Years later, a friend introduced me to authors Jack Ketchum, Richard Laymon, and Edward Lee. I read Off Season and it changed my life. I’m serious when I say that. That book completely changed everything on how I viewed my own writing, and it let me know it was okay to have a good bit of gore and sex stuff in the story.

Meghan: Which horror novel unsettled you the most?

Kristopher: The Girl Next Door by Jack Ketchum. It’s truly terrifying because of how real it is. It’s based on a true story that Ketchum took liberties with. Yet, he somehow manages to capture all the intensity and brutality while writing it in such a way you can’t stop reading it no matter how awful it makes you feel doing so. He was truly a master.

Meghan: Which horror movie scarred you for life?

Kristopher: The Changeling with George C. Scott. That movie is just constant grim darkness for its entirety. Some of those scenes have stayed with me through the years. I’ve only watched it twice in all my life.

Meghan: What is your favorite Halloween costume?

Kristopher: In the third grade, I dressed up as Jason Voorhees. My uncle had a shirt that looked a lot like Jason’s shirt. I had a bald cap and a hockey mask. This was when you could still wear masks at school for Halloween. I showed up with fake blood splattered on my clothes, carrying a plastic sword that was supposed to be my machete, dressed in total Voorhees Cosplay. I was very popular that day.

Meghan: What is your favorite Halloween-themed song?

Kristopher: Monster Mash! I love it!

Meghan: What is your favorite Halloween candy or treat? What is your most disappointing?

Kristopher: I know this candy isn’t the best candy in the world, but to me it’s not Halloween without Smarties. As a kid, I also enjoyed getting little paper treat bags filled with different goodies. Whenever somebody opened the door and held a large bowl with these small paper bags adorned with ghosts and witches, I knew I was in for something special. Sometimes there would be Halloween erasers or little plastic spider rings, fake eyeballs. All kinds of good stuff.

The most disappointing treat is that honey candy. I can’t remember what’s it called, but it’s basically like a small ruler made of sticky, honey-flavored puddy. Yuck.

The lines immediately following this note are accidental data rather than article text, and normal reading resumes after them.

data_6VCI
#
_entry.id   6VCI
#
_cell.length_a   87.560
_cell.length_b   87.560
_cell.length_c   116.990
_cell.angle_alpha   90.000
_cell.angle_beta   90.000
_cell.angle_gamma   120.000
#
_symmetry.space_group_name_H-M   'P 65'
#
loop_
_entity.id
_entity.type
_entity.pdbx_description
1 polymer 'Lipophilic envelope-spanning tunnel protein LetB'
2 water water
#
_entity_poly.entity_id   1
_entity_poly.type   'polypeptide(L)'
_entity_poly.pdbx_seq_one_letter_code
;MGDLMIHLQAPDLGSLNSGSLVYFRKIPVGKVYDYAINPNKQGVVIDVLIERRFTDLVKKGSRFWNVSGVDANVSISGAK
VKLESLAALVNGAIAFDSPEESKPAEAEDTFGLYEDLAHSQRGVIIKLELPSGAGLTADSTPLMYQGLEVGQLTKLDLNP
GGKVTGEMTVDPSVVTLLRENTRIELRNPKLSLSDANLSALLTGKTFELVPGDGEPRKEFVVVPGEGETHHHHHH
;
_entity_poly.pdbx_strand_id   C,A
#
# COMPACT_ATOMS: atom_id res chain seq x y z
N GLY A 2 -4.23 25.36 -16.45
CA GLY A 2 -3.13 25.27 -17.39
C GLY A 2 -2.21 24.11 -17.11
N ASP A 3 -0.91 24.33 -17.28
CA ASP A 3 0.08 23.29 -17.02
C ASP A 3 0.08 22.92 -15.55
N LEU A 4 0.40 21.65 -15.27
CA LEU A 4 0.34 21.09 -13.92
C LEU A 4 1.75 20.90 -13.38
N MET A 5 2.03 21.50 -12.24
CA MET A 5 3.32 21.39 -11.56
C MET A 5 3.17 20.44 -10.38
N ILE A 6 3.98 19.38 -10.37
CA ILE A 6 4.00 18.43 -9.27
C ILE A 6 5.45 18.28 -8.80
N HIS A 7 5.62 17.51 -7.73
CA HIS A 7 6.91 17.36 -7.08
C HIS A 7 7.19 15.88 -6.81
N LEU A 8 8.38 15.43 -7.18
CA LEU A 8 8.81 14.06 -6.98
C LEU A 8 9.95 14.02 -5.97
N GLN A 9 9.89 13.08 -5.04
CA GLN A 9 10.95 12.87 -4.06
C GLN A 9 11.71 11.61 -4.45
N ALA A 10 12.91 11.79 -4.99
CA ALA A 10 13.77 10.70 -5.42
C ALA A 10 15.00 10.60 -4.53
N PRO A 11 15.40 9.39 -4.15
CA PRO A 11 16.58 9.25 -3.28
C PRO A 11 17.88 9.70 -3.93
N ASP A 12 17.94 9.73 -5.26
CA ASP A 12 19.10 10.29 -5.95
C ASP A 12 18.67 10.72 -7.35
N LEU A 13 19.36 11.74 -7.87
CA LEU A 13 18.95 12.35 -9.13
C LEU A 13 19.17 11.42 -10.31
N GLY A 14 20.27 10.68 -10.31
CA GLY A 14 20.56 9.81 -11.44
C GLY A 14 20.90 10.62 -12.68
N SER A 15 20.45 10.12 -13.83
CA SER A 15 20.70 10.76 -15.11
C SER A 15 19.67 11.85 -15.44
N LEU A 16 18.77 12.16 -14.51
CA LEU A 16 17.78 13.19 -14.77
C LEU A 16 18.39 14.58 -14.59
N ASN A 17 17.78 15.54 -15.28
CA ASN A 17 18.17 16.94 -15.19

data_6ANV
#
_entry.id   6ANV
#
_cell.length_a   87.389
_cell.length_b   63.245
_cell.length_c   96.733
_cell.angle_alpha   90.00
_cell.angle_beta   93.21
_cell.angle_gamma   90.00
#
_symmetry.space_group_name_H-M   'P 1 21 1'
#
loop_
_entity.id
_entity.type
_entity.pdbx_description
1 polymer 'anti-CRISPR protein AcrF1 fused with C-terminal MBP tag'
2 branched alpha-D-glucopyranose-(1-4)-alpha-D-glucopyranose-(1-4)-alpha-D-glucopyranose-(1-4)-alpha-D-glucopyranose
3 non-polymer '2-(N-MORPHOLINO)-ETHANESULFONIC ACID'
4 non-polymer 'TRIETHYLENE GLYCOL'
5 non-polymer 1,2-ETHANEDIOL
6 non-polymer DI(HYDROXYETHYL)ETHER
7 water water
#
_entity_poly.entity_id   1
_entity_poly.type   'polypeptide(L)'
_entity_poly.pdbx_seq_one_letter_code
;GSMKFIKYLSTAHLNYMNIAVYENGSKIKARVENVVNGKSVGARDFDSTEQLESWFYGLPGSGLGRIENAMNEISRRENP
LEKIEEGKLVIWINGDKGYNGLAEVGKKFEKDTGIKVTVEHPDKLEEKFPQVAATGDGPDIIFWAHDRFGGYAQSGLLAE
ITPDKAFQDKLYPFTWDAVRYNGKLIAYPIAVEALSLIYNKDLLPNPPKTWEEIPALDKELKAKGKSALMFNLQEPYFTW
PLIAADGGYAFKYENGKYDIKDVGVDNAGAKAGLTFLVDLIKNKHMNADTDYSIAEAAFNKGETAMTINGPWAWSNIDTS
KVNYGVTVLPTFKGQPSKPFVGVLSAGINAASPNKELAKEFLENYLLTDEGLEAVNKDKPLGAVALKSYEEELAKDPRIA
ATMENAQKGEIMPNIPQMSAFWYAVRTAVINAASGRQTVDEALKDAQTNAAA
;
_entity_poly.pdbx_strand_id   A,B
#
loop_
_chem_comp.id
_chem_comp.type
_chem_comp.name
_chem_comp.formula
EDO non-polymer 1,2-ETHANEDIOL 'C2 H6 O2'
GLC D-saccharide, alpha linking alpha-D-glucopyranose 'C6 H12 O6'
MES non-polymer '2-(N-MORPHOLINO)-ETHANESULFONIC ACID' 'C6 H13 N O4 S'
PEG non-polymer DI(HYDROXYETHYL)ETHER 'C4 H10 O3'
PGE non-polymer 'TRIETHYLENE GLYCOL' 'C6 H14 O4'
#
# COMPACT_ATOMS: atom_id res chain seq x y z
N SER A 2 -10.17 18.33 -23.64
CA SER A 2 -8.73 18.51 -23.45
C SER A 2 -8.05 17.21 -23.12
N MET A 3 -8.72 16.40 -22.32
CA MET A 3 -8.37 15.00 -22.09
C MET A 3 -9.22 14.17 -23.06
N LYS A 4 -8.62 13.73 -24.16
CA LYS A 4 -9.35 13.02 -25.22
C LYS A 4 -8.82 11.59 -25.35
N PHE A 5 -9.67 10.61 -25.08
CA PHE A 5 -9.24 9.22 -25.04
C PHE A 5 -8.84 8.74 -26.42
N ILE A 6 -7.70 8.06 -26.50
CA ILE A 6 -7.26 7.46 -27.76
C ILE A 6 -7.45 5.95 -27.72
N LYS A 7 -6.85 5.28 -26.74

Boo-graphy:
Kristopher Rufty is the writer and director of the movies Psycho Holocaust, Rags, and Wicked Wood, and also the author of Angel Board, PillowFace, and The Lurkers. He has a new book, The Devoured & the Dead, coming soon from Death’s Head Press, part of their Splatter Western line.

He used to host Diabolical Radio, an internet radio show devoted to horror fiction and film for five years and developed quite an archive list and following.

He is married to his high school sweetheart and is the father of two insane children that he loves dearly, and together they reside in North Carolina with their 120 pound dog, Thor, and a horde of cats. He is currently working on his next novel, script, or movie.

Angel Board
Not all angels are sane.

Someone saved David Barker’s life, but he doesn’t know who—or what—she is. Now he’s haunted by the image of that beautiful, nebulous vision with the features of a woman and determined to find out why she appeared when he almost died. David uses an angel board in hopes of contacting her, and unfortunately for him, he succeeds. This angel has loved him all his life, guarded him and protected him. And she’ll hurt anyone who interferes with that love. David’s guardian angel is obsessive, possessive…and homicidal. Her unyielding love for him will leave a trail of grisly “accidents” and murders as she eliminates all those who want to hurt David. Or love him.

Pillowface
Twelve year old Joel Olsen loves all things devoted to horror.

Movies, comics, books, and of course his true passion, special effects. Being raised by his older sister Haley after the sudden death of their parents Joel is in a world truly of his own. But at the launch of summer vacation Joel finds lying bloodied and near death in his backyard, a masked man that is the epitome of what he adores. A flesh and blood slasher maniac! When he invites the masked man into his home to recover from his wounds an unexpected friendship is born, but Joel quickly realizes he’s actually become involved in a true to life horror tale that he’ll be lucky to survive. This maniac known as Pillowface is not only an uncontrollable killing machine, but he also has others searching for him, and they will go to great and bloody lengths to find him.